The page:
• United States
by Lisa Erickson-Harris

Nortel policy software helps with both security and QoS

Feb 09, 20043 mins
Data CenterSecurity

* Nortel’s Optivity Policy Services yields security, QoS benefits for two users

Virtually all enterprises are concerned with network access controls. Most are equally interested in delivering consistent service quality to their users. Yet, I expect few, if any, would want to combine capabilities that address network access controls and quality-of-service controls in a single product. Many may even question why this makes sense.

Nortel’s Optivity Policy Services (OPS) takes a simple but far-reaching approach to both network access and QoS. OPS was designed for provisioning voice, video, and data over IP. In addition, it offers network access control for network resources and controls against denial-of-service attacks. It is centralized and uses policy-based provisioning to accomplish its goals; policy definitions can be developed quickly and distributed automatically.

Using OPS, each policy has three elements: traffic condition, schedule, and a template for consistently deploying the policy across a network. OPS leverages a DiffServ network model where differentiated services are achieved by marking packets at the edge node and honoring the marking in the network core. Policies can be used to admit or deny certain types of data flows across a network. Some policies can be installed at a lower priority to deny certain types of traffic, while admission-control policies can then be installed at a higher priority to admit permissible flows in the network. Traffic can be shaped or dropped as appropriate and activated or deactivated according to schedules that meet the needs of the organization.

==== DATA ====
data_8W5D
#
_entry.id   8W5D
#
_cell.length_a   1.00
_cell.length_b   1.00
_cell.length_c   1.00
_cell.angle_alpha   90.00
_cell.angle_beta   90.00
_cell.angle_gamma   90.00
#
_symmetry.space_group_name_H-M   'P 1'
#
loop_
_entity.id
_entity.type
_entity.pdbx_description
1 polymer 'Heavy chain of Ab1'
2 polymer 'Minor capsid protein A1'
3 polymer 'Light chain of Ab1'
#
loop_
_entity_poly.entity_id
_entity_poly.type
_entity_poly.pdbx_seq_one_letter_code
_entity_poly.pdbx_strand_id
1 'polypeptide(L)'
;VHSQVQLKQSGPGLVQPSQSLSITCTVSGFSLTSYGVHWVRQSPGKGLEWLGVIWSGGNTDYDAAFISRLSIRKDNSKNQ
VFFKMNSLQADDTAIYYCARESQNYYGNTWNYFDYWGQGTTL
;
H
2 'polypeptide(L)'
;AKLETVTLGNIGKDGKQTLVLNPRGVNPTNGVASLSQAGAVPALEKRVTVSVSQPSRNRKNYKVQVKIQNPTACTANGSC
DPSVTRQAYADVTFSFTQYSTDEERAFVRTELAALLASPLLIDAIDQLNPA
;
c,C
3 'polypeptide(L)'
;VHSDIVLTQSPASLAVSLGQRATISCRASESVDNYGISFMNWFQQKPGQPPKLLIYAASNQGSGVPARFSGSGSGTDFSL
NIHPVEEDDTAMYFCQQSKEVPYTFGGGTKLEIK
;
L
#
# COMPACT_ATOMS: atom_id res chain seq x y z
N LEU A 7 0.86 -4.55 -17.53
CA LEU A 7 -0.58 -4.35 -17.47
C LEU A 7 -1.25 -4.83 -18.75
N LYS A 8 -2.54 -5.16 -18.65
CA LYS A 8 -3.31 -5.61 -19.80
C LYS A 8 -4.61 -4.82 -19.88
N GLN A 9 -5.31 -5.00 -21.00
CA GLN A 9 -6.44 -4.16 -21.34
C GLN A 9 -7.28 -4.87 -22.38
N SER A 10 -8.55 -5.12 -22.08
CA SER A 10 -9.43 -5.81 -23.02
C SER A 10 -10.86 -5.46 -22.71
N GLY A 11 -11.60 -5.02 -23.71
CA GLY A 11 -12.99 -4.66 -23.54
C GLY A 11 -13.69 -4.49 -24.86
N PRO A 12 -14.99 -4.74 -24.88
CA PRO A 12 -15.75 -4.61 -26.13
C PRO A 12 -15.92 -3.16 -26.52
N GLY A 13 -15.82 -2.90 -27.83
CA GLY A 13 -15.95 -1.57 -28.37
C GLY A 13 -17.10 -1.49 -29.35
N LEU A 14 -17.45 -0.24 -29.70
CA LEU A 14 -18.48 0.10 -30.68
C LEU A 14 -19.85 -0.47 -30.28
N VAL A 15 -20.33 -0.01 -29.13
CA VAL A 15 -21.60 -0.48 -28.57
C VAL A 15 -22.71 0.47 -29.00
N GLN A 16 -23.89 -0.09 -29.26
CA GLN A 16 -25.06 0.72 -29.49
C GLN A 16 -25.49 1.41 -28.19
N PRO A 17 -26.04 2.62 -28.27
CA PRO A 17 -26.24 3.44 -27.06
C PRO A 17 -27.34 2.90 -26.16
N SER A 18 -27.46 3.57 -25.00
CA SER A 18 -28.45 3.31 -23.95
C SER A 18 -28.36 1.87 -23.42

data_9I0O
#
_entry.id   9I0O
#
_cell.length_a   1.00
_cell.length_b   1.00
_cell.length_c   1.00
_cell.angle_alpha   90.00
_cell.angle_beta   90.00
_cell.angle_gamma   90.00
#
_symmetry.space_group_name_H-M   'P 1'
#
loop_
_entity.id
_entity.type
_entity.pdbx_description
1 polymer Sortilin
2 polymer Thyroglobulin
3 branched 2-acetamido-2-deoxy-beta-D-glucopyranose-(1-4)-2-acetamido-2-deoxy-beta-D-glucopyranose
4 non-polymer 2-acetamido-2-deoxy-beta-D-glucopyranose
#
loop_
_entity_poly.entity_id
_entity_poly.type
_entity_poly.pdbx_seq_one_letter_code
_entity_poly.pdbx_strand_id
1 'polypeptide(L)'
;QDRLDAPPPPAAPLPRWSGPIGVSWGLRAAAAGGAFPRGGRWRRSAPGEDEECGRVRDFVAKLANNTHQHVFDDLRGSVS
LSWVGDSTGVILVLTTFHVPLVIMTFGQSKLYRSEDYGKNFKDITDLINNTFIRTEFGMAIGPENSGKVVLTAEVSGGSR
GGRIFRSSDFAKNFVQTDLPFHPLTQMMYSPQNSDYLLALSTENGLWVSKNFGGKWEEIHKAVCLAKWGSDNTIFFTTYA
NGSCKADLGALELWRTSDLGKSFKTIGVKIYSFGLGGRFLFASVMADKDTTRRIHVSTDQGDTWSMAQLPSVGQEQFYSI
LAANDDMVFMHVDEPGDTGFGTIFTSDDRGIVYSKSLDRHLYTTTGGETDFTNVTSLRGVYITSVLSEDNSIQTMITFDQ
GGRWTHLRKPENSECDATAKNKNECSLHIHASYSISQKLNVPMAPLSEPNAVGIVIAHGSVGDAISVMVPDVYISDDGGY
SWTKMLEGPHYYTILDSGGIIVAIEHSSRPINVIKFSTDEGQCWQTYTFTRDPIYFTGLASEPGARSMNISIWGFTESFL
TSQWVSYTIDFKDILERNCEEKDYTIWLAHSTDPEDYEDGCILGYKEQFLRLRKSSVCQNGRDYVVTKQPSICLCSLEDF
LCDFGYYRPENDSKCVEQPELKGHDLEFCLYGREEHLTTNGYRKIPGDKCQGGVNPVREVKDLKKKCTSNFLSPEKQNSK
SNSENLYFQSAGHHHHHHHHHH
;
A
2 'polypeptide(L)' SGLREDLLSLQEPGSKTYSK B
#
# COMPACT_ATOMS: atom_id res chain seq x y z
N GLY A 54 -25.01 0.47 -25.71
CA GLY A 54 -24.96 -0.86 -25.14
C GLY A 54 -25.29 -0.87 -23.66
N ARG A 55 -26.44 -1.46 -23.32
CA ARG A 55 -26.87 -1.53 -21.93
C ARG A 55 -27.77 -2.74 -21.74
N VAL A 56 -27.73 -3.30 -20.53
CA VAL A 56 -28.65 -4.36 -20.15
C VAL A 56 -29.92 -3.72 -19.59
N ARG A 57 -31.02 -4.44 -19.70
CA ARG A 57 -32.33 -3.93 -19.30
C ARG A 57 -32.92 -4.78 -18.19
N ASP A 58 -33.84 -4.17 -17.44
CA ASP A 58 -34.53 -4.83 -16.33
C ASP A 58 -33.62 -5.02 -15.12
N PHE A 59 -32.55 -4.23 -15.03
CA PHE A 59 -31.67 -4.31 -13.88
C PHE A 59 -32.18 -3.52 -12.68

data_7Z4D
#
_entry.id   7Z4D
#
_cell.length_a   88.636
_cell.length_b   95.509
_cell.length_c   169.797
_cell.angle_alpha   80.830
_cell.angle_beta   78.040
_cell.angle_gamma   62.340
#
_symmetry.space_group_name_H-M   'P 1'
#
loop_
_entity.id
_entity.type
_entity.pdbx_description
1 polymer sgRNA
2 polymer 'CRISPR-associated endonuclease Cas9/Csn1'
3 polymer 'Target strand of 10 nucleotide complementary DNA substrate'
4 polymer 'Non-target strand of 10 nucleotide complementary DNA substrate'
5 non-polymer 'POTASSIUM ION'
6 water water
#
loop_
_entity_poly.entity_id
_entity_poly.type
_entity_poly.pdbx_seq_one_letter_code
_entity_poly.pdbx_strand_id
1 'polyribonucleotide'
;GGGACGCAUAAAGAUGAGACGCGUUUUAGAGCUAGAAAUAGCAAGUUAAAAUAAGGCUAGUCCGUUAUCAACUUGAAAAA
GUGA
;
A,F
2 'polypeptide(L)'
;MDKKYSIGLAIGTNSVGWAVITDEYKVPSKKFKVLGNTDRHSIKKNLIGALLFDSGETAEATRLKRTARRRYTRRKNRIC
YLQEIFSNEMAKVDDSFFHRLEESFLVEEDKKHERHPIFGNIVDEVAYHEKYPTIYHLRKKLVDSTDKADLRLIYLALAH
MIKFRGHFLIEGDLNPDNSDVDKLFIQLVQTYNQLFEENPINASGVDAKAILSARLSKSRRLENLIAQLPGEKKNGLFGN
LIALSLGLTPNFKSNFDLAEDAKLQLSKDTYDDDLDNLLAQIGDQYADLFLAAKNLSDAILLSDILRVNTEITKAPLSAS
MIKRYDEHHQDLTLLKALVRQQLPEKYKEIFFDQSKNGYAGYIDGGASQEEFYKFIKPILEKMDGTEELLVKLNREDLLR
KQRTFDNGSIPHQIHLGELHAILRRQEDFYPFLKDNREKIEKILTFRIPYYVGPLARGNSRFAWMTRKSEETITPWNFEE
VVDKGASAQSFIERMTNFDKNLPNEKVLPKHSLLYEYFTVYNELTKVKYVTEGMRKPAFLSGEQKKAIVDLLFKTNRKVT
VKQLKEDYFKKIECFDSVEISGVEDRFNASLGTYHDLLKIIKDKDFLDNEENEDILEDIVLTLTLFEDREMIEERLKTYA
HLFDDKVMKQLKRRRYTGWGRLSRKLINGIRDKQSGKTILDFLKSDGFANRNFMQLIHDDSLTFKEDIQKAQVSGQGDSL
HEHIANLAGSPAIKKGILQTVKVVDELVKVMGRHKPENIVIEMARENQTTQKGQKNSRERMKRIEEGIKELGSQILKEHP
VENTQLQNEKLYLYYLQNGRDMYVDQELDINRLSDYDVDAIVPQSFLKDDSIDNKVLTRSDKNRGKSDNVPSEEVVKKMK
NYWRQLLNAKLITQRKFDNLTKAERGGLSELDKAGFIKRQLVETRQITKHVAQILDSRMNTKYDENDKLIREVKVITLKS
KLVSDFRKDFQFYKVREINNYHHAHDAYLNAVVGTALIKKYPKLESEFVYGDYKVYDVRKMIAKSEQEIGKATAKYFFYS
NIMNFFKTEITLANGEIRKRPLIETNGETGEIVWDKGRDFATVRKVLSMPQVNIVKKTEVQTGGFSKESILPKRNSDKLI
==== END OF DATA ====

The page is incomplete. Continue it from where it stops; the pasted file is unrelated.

Enterprise Management Associates recently validated its effectiveness for two users. One was a regional hospital, which purchased OPS to handle massive changes to many devices at the same time – a common requirement for midsize IT groups with limited staffing.

Then it was hit with Welchia and Blaster. For this hospital, a typical scenario before OPS would have been to manually develop a filter to block the virus and then apply and load filters manually. Using OPS, the hospital identified the viruses and worked with Nortel support to set up a policy that would filter the virus traffic.

In another environment, OPS was purchased to push consistent policies out across a distributed network. The goal was strictly to avoid having to physically touch hundreds of wiring closets to maintain QoS. That organization was also hit by a widespread virus and used OPS to create and deploy filters that blocked traffic from spreading the virus to the network core. The organization thus learned the value of OPS for security in addition to QoS.

As both of these examples indicate, Nortel’s OPS crosses the boundaries of security and QoS, both of which are key to elements of service-level management. In EMA’s view, this combination of QoS with access control is a compelling one, even though in one instance a VoIP application was temporarily blocked when all ICMP traffic was disabled without specifying ports.

OPS is likely to cost under $20,000 (as estimated by Nortel), and prospective buyers concerned about security should plan to invest in policy planning and deployment. In many environments with Nortel infrastructure, this should be well worth the effort in returns gained from managing the ongoing battle with security attacks.